History of Auckland Law School

The history of Auckland Law School is closely linked to the history of the legal profession in Auckland, and to the history of the University of Auckland itself.

Early origins

In the years following the signing of te Tiriti o Waitangi, the legal qualifications of judges and legal practitioners in Aotearoa were almost always acquired in the United Kingdom. At that time it was not necessary for would-be lawyers to attend lectures; up until 1882 they could serve ‘articles’, a form of apprenticeship, with a solicitor, or pupillage with a barrister for a few years and then pass an examination set by the judges. 

In 1883 Auckland University College (later the University of Auckland) was established. Lectures in law began the same year with the appointment of Judge Seth Smith to the position of lecturer in law, however, the first chair in law was not established until 1920 with Ronald Algie (LLB 1913, LLM 1915) taking the position.

Key figures

Director of the School for 1938. Munro was succeeded by Julius Stone, a highly qualified lawyer from England. From 1942–‘64 the Dean of Auckland Law School was Professor A G Davis (LLB 1921) — for whom the Davis Law Library at the School is named. During his tenure Davis appointed the School’s first female academic, Nadja Tollemache.

Professor’s Algie and Stone both have lecture theatres at the School named after them along with Professor Jack Northey (LLB 1939, LLM 1941) who immediately succeeded Davis — during his tenure as Dean Northey instigated the Auckland University Law Review, he was also a founding member of the Legal Research Foundation.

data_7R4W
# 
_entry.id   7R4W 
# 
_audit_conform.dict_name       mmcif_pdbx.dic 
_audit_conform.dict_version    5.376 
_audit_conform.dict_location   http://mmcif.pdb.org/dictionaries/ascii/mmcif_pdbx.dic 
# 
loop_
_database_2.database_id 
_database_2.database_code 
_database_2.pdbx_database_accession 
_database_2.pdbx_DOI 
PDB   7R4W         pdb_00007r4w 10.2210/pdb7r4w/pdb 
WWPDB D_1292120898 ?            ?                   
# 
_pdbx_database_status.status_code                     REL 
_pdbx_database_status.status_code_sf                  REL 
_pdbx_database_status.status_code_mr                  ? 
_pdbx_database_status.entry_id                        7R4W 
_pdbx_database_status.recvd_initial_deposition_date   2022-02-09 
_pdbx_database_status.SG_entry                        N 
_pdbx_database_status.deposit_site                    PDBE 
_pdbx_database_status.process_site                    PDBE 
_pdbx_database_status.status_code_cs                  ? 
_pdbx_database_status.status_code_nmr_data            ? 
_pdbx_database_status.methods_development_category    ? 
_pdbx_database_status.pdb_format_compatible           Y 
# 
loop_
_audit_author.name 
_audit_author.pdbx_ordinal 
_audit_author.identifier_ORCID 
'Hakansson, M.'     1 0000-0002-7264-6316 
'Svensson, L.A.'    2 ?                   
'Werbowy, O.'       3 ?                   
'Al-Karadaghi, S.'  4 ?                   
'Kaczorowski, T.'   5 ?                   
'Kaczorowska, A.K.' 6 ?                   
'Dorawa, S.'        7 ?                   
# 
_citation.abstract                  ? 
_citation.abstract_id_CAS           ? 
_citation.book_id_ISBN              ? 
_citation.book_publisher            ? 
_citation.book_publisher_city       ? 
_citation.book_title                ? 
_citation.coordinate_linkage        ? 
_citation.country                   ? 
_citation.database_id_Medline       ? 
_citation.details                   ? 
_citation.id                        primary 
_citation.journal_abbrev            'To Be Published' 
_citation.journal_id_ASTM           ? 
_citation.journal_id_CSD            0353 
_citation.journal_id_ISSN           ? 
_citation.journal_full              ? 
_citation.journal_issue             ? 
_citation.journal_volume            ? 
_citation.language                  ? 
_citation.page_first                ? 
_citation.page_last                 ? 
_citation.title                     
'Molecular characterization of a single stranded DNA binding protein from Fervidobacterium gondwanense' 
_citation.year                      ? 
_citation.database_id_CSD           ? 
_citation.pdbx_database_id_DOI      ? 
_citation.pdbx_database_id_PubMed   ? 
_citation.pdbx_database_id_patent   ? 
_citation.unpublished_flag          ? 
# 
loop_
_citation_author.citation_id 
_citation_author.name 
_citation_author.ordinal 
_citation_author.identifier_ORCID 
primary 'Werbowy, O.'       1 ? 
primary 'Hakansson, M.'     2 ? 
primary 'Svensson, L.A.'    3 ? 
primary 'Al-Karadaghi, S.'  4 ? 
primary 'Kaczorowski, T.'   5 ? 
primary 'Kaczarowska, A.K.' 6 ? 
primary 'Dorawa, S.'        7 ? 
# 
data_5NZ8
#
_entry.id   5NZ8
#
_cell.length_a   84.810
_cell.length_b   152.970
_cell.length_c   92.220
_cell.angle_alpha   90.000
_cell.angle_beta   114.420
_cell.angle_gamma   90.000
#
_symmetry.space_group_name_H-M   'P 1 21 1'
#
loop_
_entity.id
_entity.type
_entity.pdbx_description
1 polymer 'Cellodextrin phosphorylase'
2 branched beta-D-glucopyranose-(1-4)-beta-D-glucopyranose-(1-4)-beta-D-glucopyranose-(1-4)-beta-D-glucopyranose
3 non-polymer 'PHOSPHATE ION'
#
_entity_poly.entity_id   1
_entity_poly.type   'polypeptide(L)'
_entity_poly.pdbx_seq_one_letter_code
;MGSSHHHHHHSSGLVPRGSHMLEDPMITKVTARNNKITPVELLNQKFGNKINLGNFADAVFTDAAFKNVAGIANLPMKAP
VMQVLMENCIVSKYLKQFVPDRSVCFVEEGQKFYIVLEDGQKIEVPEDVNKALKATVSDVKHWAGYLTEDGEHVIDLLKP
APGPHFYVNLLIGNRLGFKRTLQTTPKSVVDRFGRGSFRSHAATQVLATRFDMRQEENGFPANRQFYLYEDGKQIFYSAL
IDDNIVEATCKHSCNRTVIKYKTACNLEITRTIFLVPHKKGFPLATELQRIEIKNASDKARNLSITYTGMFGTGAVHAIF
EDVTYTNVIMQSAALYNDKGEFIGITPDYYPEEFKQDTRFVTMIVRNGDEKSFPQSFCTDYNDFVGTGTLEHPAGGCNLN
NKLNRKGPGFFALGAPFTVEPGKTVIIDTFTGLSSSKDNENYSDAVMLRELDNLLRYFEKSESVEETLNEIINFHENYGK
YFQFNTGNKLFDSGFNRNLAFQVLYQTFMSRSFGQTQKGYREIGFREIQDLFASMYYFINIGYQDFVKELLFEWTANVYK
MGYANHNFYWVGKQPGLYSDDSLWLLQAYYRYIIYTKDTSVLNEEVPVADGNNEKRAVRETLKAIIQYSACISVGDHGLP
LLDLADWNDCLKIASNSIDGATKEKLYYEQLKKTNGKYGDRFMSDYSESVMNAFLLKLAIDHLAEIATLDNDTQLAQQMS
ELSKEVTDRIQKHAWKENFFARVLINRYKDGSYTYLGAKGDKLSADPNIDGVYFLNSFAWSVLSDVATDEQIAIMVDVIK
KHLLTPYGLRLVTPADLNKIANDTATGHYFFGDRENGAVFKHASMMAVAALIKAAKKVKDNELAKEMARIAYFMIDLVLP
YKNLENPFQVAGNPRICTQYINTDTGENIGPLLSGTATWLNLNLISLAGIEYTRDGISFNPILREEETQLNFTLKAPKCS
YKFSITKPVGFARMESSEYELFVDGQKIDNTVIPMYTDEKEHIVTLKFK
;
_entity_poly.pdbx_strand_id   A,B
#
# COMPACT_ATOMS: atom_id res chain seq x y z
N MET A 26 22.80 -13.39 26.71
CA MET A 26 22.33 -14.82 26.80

In its early days the School was located in Old Choral Hall on Symonds Street until, following significant growth in the ‘60s, the School relocated to Pembridge House on Princes Street. 

After over a decade on Princes Street the Law School moved to occupy a floor of the old Arts/Library Building but in the following years the Law student body almost doubled necessitating another move to the current premises on Eden Crescent.

Since 1992 the Law School has remained on Eden Crescent — a site with an interesting history.

Wai Ariki

A fresh water spring that was essential to life at two local pa and their surrounding gardens can still be found on the site in what is now the car park adjacent to Building 801 of the Law School.

Wai Ariki Puna Wai Tapu: The sacred spring of chiefly waters of the Wai Ariki is a sacred water source to Māori and is still used for ceremonies today, it originates near Albert Park | Te Pā o Horotiu.

In the early days of European settlement local Māori used to trade the water with colonial ships, rolling it in barrels down to the waterfront. Later when iwi lost control of the land a bottling factory was built around the spring, standing from 1845–1964.

Significantly, the spring also helped the city through a drought in the late 1840's. Today the spring still bubbles through the ruins of the old factory.

High Court

Building 801, one of the buildings Auckland Law School now occupies, was previously used by the High Court of New Zealand. One courtroom has been retained unaltered for moots.


Wai Ariki Spring at the Law School.